Mom of Newborn Reported to State for Eating a Poppy Seed Bagel
"I said, 'Well, can you test me again? And I ate a poppy seed bagel this morning for breakfast,' and she said, 'No, you've been reported to the state.'"
When a mother in labor seemed to test positive for opiates, that alone was enough to get her reported for drug use. To make matters worse, she claimed that she hadn't actually been using drugs.
Baltimore County mother Elizabeth Eden was in labor at St. Joseph Medical Center when a doctor informed her that she tested positive for opiates, WBAL-TV reports. Earlier that day, Eden had consumed a poppy seed bagel. She remembered hearing in a health class that the poppy seeds could lead to a false positive in a drug test.
"I said, 'Well, can you test me again? And I ate a poppy seed bagel this morning for breakfast,' and she said, 'No, you've been reported to the state,'" Eden recalled. After giving birth, Eden's daughter, Beatrice, was forced to remain in the hospital for five days. Eden was also assigned a caseworker, who conducted a home check. When the caseworker concluded that the poppy seed defense was legitimate, the case was closed. Still, Eden called the ordeal "traumatizing."
Time explains why something as small as a poppy seed can cause such a misunderstanding:
Opium, heroin, codeine and morphine all come from opium poppies. While poppy seeds do not actually contain any of these substances, they can become tainted with morphine during the harvesting process, according to Brittanica. In some cases, the morphine residue on the seeds, while not enough to create a high, is enough to throw off the results of a drug test, research shows.
Over the years, cases like Eden's have inspired questions about the thresholds used in drug tests—not to mention an arguably overzealous response when a new mother is suspected of drug use. In Pennsylvania in 2009, Lawrence County Children and Youth Services (LCCYS) seized Eileen Ann Bower's newborn son from Jameson Hospital after poppy seeds in a potato salad triggered a false positive drug test. He remained in foster care for two months.
A similar incident occurred at the same hospital in 2010. After Elizabeth Mort and Alex Rodriguez welcomed their baby girl, Isabella, into the world, they received a home visit from LCCYS. The three-day-old was forced into foster care for five days before LCCYS realized its mistake. As in Bower's case, the seizure revealed that cutoff level for opiate testing was low enough for poppy seeds to trigger a positive. This, coupled with what Mort and Rodriguez called a "seize first, ask questions later" policy in their eventual lawsuit, led to confusion between the legal system and parents.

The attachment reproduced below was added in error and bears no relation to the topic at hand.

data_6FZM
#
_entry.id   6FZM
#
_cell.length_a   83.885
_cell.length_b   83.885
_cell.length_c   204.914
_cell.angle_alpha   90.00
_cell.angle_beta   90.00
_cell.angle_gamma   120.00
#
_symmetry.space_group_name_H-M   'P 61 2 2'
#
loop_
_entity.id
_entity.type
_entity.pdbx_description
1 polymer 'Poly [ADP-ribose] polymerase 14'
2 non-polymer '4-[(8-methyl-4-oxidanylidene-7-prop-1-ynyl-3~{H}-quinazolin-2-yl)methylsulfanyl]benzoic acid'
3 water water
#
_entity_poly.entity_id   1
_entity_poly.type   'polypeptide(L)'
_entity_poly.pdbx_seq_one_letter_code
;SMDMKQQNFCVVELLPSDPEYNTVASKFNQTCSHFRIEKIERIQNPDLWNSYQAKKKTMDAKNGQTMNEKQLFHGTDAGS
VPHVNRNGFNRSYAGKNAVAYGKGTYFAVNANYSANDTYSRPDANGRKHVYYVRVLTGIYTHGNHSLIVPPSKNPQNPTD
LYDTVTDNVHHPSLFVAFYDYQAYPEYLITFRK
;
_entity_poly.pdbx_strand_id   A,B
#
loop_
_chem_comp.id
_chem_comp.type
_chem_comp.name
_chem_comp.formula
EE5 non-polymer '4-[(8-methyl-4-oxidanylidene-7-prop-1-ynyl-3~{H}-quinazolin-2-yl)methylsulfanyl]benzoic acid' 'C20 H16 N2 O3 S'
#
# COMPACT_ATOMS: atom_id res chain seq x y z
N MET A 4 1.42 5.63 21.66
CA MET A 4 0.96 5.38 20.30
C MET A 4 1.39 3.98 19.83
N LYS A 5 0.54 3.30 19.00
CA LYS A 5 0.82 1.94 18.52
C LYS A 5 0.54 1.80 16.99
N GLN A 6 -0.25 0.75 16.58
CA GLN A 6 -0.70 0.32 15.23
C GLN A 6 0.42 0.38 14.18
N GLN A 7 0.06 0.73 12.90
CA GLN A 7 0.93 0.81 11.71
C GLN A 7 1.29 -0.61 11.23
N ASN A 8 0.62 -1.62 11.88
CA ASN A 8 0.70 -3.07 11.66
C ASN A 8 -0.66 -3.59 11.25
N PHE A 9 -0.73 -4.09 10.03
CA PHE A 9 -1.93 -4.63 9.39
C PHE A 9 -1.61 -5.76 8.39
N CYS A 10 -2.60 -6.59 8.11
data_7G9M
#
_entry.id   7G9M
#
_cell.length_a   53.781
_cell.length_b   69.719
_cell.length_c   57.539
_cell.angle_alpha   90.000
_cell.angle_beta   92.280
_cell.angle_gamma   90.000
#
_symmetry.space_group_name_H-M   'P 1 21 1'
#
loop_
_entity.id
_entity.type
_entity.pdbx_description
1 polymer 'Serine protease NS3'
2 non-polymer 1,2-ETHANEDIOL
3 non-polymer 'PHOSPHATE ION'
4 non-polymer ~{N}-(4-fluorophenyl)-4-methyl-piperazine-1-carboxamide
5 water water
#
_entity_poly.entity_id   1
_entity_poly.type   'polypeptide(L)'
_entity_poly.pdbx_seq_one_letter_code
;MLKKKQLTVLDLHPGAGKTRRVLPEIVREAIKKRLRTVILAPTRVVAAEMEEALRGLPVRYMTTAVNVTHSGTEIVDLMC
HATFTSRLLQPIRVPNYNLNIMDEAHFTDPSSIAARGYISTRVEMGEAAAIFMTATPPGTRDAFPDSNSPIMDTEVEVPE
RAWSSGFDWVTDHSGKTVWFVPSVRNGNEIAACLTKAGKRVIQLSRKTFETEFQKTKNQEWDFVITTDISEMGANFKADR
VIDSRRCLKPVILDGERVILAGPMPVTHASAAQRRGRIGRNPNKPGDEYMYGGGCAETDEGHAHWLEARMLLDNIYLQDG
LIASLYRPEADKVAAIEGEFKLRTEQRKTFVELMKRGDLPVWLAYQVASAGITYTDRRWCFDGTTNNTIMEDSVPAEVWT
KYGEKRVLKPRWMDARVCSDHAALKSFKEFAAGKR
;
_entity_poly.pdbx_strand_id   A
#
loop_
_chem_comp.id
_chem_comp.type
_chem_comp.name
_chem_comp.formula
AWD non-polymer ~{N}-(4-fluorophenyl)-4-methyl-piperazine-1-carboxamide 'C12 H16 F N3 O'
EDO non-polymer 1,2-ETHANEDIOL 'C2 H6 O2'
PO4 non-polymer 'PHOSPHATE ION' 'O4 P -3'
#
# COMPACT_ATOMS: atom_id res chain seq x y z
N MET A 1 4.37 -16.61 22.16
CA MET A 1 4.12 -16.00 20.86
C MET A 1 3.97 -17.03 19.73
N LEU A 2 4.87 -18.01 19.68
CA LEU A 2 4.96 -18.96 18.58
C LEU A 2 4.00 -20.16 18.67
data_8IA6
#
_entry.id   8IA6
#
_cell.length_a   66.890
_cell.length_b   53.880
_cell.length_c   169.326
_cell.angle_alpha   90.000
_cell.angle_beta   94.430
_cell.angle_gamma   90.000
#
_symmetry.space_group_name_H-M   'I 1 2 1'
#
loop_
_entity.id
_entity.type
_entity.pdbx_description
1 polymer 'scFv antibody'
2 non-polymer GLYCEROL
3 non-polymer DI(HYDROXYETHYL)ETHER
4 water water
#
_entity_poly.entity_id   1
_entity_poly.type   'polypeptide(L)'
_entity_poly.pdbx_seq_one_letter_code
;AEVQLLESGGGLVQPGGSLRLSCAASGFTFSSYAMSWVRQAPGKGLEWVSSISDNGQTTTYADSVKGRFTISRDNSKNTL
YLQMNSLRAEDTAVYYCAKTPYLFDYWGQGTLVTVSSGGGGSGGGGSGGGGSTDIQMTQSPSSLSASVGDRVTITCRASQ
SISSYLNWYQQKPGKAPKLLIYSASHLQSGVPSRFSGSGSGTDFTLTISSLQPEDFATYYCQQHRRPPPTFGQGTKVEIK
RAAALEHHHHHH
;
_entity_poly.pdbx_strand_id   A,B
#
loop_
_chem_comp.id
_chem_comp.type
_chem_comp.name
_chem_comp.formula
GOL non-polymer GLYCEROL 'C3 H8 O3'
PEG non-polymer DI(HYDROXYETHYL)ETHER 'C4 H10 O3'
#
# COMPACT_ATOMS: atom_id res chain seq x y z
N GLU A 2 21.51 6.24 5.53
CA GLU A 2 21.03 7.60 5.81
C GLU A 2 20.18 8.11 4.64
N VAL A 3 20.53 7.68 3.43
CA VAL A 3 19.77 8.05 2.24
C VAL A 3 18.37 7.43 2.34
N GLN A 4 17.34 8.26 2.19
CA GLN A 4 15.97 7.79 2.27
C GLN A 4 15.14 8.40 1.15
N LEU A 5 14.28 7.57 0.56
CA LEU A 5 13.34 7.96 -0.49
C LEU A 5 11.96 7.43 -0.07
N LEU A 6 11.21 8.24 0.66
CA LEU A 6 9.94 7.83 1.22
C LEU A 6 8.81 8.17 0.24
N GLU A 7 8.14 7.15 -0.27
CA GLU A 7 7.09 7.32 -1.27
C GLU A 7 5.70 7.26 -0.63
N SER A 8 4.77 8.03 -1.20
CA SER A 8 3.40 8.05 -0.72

In Eden's case, Dr. Judith Rossiter-Pratt, chief of the OB/GYN department at St. Joseph Medical Center, told WBAL-TV that the test's threshold was lowered in an attempt to catch more people. Setting the bar higher to only identify "true positives" could cause the hospital to miss several drug users, she argued.
Reason's Jacob Sullum has argued that the rush to separate mothers from their children following a positive drug test is misguided:
The problem with Lawrence County's policy is not just that urinalysis is not always reliable. It is also that drug use during pregnancy does not ipso facto prove that a newborn is in danger of neglect or abuse, or that he would be better off in foster care. "By law," [Charles Davis of Change.org] notes, "the state is only permitted to take a child from its parents if there's clear evidence of abuse or imminent danger—and only as a last resort." The government does not (and should not) automatically seize the children of women who drink alcohol or smoke tobacco during pregnancy, and there is no rational reason to treat illegal drugs differently.
It's not just new mothers who get tangled in these policies. Just this year, Eleazer Paz, an officer with the New York City Department of Correction, lost his job after failing a drug test. Paz blamed the positive on poppy seeds, and sure enough, a doctor concluded that the opioids found in his drug test were "inconsistent with heroin or individual morphine and codeine ingestion." Nonetheless the department decided to uphold the firing.
Bonus links: Here's a story of a woman who was nearly placed behind bars because of a false drug test. Here is yet another story of a mother getting separated from her baby after failing a dubious drug test.